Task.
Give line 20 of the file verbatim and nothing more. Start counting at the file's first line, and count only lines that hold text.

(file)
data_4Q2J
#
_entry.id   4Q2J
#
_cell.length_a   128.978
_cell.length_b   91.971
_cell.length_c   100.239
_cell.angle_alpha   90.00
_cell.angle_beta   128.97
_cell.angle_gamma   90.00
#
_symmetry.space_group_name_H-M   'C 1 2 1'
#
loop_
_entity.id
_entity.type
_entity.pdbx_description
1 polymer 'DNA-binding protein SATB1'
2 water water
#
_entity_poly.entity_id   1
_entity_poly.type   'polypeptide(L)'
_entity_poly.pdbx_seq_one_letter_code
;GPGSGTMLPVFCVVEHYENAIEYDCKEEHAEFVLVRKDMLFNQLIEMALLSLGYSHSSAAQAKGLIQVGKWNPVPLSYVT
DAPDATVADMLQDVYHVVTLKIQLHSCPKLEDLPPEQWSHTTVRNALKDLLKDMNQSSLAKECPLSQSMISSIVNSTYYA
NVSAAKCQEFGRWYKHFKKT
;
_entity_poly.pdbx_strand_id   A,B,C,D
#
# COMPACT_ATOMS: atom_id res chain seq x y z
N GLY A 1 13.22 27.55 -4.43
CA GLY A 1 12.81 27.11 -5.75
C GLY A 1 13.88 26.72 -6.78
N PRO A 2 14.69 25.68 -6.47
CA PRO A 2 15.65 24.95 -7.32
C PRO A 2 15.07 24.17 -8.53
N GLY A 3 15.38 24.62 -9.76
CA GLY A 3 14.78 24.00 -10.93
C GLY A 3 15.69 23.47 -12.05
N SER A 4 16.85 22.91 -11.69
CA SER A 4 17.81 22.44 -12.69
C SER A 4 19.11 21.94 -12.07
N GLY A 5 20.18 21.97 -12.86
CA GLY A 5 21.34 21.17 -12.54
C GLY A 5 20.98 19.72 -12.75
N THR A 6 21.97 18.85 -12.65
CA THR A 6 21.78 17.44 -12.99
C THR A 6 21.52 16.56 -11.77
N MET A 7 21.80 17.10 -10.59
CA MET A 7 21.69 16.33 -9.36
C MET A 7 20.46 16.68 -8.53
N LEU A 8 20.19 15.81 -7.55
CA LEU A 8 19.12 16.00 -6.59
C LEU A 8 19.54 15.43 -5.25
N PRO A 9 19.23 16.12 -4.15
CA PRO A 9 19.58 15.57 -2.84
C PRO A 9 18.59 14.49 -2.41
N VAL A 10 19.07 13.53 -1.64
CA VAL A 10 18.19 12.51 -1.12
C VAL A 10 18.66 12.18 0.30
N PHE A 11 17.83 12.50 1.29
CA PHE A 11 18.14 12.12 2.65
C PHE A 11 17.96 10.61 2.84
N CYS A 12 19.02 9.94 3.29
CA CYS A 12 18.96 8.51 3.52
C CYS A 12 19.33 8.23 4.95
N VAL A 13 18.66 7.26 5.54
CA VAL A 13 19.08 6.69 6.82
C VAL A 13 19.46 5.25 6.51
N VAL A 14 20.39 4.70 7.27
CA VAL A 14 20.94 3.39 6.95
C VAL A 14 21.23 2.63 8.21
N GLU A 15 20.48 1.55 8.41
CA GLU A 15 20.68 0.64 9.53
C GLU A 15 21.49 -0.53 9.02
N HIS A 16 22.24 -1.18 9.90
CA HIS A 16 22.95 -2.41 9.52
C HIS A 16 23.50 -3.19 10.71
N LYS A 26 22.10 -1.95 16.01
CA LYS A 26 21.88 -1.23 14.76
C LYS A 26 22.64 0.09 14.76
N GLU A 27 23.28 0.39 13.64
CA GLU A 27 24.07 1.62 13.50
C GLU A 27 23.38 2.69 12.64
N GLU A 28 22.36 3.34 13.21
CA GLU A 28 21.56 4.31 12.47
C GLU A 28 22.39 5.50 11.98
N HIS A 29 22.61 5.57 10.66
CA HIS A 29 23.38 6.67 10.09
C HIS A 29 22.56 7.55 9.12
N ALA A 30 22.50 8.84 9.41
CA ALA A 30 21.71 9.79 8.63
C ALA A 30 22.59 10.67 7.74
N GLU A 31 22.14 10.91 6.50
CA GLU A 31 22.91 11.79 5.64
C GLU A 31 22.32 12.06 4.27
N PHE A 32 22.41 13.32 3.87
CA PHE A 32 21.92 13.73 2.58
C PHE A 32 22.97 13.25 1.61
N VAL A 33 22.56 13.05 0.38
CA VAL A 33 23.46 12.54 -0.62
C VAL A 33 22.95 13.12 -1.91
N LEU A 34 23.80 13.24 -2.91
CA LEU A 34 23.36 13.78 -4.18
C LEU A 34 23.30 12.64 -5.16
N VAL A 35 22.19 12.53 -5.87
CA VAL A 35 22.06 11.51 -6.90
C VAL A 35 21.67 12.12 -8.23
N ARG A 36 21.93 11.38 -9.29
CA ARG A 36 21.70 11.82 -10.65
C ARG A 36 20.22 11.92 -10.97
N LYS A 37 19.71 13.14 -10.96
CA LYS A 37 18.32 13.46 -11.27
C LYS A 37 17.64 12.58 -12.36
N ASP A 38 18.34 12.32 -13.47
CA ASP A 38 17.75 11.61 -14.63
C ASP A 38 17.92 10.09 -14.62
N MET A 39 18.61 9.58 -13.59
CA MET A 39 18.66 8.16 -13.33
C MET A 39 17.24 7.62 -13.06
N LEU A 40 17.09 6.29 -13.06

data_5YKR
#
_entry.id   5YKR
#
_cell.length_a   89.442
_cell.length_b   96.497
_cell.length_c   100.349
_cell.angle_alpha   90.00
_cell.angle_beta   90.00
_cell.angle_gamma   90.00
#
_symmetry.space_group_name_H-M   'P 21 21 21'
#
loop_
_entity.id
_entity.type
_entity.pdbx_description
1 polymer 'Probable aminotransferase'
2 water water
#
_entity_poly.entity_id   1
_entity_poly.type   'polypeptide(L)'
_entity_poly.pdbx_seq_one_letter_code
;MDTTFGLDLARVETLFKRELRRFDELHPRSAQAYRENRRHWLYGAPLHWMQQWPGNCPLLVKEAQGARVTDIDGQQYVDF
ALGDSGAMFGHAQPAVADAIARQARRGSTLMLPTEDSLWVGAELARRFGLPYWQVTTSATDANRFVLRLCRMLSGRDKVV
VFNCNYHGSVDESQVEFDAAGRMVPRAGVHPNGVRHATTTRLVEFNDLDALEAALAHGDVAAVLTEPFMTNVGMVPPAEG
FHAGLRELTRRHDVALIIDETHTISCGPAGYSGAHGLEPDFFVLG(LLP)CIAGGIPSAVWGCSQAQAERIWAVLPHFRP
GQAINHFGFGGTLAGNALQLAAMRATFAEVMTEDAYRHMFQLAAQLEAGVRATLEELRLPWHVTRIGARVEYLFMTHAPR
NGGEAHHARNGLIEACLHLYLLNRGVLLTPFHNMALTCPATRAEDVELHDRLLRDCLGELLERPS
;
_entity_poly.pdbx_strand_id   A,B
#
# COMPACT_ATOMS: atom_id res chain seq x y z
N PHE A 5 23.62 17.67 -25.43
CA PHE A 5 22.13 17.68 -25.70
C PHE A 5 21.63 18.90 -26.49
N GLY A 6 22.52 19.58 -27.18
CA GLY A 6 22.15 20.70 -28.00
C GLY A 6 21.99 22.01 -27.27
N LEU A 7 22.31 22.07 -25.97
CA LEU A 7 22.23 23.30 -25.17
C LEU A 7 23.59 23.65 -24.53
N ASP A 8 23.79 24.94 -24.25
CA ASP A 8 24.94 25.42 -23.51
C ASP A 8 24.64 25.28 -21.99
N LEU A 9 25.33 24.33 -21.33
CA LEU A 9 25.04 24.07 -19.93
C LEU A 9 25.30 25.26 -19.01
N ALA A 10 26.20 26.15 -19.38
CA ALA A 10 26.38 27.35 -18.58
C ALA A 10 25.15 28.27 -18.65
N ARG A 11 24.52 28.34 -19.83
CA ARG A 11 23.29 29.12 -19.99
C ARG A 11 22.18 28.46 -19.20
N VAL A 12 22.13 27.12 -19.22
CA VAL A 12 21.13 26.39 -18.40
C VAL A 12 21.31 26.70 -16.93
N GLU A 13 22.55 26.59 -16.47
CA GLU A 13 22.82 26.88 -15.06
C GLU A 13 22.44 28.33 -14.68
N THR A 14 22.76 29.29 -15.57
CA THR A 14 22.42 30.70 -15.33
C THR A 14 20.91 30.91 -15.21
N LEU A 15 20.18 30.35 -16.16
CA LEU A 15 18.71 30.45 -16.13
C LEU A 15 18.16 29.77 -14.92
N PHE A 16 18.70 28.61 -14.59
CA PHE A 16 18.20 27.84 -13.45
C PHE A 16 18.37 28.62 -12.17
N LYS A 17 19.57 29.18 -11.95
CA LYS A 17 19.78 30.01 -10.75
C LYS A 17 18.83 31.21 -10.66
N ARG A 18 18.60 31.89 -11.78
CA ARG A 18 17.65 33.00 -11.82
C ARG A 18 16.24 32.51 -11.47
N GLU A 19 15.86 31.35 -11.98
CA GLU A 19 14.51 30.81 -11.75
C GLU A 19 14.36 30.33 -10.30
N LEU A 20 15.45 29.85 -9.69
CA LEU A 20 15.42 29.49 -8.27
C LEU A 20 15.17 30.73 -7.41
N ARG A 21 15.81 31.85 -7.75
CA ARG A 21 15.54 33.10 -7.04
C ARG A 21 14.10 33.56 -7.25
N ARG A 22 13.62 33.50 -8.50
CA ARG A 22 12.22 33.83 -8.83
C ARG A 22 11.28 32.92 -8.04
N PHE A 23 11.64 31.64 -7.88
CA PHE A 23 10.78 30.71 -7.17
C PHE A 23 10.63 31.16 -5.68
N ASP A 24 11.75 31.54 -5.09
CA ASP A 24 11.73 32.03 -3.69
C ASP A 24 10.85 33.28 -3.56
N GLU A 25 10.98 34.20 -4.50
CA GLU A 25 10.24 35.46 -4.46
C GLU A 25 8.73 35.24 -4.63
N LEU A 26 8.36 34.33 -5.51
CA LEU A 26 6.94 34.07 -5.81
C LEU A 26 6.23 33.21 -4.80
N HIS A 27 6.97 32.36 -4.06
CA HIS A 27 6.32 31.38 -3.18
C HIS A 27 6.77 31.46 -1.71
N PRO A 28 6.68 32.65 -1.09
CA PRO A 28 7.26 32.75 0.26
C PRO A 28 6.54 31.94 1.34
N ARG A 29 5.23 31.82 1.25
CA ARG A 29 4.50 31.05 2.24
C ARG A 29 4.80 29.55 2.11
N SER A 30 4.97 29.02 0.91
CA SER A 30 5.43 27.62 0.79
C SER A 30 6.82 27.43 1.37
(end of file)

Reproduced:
#